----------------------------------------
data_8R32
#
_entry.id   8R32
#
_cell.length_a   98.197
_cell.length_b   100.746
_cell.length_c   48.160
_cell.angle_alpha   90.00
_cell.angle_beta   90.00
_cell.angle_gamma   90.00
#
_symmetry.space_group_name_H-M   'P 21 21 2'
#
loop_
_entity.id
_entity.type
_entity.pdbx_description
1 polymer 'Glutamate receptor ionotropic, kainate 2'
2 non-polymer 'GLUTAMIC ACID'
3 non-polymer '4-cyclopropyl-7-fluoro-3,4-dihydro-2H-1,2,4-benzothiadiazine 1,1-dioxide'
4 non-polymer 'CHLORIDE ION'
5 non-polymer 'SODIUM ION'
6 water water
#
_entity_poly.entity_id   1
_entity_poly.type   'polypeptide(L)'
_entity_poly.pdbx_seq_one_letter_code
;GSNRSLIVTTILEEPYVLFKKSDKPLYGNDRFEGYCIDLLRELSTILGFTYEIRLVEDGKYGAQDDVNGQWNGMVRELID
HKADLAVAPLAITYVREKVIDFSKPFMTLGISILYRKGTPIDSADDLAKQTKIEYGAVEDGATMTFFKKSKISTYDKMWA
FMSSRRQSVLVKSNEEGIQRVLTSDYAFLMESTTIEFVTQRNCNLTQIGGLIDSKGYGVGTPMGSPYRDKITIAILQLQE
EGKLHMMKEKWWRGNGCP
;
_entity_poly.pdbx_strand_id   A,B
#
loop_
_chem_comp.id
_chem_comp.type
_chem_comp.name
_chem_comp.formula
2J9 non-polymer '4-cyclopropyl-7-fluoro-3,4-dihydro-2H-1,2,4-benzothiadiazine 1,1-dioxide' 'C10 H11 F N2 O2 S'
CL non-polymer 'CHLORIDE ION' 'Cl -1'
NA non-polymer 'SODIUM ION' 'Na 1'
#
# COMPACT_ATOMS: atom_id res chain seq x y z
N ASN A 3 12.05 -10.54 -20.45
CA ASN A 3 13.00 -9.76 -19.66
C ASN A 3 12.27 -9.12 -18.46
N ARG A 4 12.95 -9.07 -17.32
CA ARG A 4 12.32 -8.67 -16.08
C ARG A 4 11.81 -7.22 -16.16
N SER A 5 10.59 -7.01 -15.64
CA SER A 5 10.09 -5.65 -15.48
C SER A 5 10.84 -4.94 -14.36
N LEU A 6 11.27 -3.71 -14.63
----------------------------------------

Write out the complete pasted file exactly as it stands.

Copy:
data_8R32
#
_entry.id   8R32
#
_cell.length_a   98.197
_cell.length_b   100.746
_cell.length_c   48.160
_cell.angle_alpha   90.00
_cell.angle_beta   90.00
_cell.angle_gamma   90.00
#
_symmetry.space_group_name_H-M   'P 21 21 2'
#
loop_
_entity.id
_entity.type
_entity.pdbx_description
1 polymer 'Glutamate receptor ionotropic, kainate 2'
2 non-polymer 'GLUTAMIC ACID'
3 non-polymer '4-cyclopropyl-7-fluoro-3,4-dihydro-2H-1,2,4-benzothiadiazine 1,1-dioxide'
4 non-polymer 'CHLORIDE ION'
5 non-polymer 'SODIUM ION'
6 water water
#
_entity_poly.entity_id   1
_entity_poly.type   'polypeptide(L)'
_entity_poly.pdbx_seq_one_letter_code
;GSNRSLIVTTILEEPYVLFKKSDKPLYGNDRFEGYCIDLLRELSTILGFTYEIRLVEDGKYGAQDDVNGQWNGMVRELID
HKADLAVAPLAITYVREKVIDFSKPFMTLGISILYRKGTPIDSADDLAKQTKIEYGAVEDGATMTFFKKSKISTYDKMWA
FMSSRRQSVLVKSNEEGIQRVLTSDYAFLMESTTIEFVTQRNCNLTQIGGLIDSKGYGVGTPMGSPYRDKITIAILQLQE
EGKLHMMKEKWWRGNGCP
;
_entity_poly.pdbx_strand_id   A,B
#
loop_
_chem_comp.id
_chem_comp.type
_chem_comp.name
_chem_comp.formula
2J9 non-polymer '4-cyclopropyl-7-fluoro-3,4-dihydro-2H-1,2,4-benzothiadiazine 1,1-dioxide' 'C10 H11 F N2 O2 S'
CL non-polymer 'CHLORIDE ION' 'Cl -1'
NA non-polymer 'SODIUM ION' 'Na 1'
#
# COMPACT_ATOMS: atom_id res chain seq x y z
N ASN A 3 12.05 -10.54 -20.45
CA ASN A 3 13.00 -9.76 -19.66
C ASN A 3 12.27 -9.12 -18.46
N ARG A 4 12.95 -9.07 -17.32
CA ARG A 4 12.32 -8.67 -16.08
C ARG A 4 11.81 -7.22 -16.16
N SER A 5 10.59 -7.01 -15.64
CA SER A 5 10.09 -5.65 -15.48
C SER A 5 10.84 -4.94 -14.36
N LEU A 6 11.27 -3.71 -14.63